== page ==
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I. Structural history:
The Illinois basin is part of a larger basin which during Paleozoic time extended an unknown distance southward. The greater part of the relative uplift of the borders of the Illinois basin probably occurred at the close of the Paleozoic era (Appalachian revolution). Major and minor structures within the basin were formed at various times during the Paleozoic era; much deformation along the southern border of the basin was of post-Paleozoic age. The time of origin of the more important known structures in the basin is discussed.
II. Exploration for oil:
The history of oil exploration in Illinois is briefly reviewed with special attention to the great southeastern Illinois field which ranks sixth in total production to date in the United States. During most of the 32 years following discovery of this field there has been little systematic exploration for oil in Illinois, but this has been due in large measure to the belief that oil production is probable only around the rims and not in the central portions of large structural basins. Discovery of the Mt. Pleasant field in Michigan and numerous fields in West Texas and elsewhere has upset this belief, so that now many geologists and oil executives favor careful exploration for oil throughout the areas of large structural basins. Possible oil-producing formations in the Illinois basin and tructural trends in the basin with relation to oil possibilities are discussed.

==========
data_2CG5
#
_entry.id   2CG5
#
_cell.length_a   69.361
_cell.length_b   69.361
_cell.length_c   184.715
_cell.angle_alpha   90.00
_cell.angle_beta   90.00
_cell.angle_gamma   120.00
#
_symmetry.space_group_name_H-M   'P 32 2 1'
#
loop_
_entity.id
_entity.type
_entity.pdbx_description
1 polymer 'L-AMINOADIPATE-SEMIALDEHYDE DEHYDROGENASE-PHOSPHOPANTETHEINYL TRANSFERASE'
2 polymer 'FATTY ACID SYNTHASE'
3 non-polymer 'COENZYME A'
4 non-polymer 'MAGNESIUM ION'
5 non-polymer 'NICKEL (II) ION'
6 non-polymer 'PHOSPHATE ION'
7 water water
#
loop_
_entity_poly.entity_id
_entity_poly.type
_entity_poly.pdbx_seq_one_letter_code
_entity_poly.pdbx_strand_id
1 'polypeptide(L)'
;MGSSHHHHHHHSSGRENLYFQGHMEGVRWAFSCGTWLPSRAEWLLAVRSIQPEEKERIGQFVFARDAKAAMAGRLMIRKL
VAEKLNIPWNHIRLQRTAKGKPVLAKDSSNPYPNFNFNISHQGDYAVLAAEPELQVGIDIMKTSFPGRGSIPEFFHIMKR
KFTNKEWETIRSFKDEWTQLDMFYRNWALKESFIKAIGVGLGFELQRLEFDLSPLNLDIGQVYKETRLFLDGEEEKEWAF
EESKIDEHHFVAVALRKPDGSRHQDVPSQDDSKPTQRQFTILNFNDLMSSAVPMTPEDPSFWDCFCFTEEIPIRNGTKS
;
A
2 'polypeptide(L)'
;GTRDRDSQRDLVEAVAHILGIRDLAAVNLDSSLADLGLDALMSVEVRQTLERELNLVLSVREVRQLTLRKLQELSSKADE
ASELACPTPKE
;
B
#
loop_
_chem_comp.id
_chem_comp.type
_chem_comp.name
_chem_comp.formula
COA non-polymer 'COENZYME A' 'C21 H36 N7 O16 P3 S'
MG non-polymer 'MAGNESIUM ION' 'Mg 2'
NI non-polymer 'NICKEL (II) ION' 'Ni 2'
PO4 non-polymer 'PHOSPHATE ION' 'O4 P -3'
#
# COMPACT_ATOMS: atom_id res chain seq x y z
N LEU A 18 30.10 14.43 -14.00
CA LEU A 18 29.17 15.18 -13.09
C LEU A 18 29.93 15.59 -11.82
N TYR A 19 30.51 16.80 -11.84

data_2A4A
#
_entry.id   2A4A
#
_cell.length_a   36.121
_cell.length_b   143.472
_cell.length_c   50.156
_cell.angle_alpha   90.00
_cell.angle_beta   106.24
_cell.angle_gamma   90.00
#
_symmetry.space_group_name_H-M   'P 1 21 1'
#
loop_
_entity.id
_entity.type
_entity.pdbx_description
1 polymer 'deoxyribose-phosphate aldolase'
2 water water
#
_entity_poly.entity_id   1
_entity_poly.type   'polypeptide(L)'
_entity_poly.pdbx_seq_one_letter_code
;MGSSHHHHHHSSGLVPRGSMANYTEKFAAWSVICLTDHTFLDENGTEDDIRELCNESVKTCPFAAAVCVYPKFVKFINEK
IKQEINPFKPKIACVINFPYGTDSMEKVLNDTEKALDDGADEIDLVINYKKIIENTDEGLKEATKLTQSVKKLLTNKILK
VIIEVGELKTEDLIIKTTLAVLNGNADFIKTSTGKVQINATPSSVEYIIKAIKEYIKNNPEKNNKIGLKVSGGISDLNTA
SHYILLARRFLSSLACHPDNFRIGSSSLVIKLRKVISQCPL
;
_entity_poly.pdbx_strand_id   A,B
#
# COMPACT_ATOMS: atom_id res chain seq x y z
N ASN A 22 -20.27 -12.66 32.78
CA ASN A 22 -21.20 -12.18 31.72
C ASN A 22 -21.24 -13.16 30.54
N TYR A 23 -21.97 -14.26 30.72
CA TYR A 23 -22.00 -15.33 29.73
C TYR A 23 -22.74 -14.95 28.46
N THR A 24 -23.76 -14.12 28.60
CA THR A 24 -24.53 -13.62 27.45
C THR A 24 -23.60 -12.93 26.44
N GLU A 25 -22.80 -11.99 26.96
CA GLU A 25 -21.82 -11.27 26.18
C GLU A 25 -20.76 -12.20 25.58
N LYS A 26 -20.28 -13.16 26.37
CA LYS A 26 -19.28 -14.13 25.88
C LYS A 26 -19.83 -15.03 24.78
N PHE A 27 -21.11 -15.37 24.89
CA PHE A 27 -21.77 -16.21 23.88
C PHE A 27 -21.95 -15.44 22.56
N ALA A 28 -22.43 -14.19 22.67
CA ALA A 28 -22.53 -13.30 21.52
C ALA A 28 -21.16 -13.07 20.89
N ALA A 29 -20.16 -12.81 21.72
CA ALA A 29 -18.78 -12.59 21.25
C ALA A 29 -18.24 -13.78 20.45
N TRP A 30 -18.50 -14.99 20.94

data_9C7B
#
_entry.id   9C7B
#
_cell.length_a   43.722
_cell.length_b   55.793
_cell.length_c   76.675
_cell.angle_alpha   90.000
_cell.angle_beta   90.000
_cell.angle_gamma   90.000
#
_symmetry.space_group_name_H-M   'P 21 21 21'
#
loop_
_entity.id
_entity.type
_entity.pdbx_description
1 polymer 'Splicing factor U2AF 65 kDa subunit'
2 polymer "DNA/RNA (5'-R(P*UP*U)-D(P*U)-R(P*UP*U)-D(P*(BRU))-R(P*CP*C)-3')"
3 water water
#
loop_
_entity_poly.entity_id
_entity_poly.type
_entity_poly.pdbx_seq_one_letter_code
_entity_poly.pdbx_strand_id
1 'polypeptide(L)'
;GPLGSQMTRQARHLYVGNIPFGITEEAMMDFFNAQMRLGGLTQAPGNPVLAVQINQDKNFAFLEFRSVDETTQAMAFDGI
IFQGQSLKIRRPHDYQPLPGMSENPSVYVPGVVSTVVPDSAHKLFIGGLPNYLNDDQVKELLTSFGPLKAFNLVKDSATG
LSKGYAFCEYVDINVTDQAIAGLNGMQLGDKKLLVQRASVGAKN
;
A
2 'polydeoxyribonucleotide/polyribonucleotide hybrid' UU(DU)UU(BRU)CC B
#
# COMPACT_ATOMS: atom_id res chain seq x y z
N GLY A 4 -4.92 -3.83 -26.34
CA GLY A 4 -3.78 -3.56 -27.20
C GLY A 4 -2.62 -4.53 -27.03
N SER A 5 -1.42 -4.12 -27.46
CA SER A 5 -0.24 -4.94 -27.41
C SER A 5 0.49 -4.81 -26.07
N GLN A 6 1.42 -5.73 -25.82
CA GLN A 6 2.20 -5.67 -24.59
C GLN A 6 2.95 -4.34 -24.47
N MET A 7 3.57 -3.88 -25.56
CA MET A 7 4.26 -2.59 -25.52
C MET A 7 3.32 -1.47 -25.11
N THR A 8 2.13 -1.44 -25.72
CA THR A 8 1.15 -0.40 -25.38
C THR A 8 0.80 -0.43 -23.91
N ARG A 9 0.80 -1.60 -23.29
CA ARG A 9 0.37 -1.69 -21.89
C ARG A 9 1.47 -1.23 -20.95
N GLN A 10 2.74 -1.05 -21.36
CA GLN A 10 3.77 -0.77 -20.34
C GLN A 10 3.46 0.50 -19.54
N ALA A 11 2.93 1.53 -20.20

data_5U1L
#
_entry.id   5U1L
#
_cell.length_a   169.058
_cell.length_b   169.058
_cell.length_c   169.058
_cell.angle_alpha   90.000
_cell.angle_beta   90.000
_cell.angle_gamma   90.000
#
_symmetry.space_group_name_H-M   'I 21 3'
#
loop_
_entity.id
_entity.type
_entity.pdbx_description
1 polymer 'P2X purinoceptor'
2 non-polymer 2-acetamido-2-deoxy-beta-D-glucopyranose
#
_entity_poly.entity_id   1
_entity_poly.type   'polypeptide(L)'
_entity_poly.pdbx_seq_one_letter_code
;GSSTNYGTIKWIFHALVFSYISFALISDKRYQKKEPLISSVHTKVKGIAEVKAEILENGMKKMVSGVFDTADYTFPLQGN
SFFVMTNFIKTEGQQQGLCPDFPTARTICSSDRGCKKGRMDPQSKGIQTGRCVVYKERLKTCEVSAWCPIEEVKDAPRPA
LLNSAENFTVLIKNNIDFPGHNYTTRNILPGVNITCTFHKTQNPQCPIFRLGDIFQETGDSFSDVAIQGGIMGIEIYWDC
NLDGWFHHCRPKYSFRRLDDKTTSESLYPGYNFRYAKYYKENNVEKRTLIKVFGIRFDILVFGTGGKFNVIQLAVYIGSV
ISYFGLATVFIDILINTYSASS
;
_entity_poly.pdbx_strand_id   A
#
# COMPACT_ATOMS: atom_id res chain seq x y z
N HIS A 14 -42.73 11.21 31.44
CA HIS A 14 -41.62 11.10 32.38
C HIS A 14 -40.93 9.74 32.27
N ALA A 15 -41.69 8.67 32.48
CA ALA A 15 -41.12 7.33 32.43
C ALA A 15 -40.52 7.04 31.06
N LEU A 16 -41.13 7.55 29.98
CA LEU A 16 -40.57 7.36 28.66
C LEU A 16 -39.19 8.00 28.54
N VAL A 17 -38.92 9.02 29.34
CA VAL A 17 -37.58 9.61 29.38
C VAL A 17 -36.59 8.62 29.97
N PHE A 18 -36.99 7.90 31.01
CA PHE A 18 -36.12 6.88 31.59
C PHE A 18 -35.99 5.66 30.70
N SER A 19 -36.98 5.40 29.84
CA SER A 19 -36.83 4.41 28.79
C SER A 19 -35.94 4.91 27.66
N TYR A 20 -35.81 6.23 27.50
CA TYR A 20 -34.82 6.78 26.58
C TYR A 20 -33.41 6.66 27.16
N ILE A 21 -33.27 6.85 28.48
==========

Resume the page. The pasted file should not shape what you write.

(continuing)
Since 1934 the central part of the basin has been explored scientifically by both geological and geophysical methods. The first discoveries following the recent activity have come in 1937; three new oil wells, all located on the basis of seismograph surveys, and two of which are in the deep basin area, appear to be the beginning of a new period of development.
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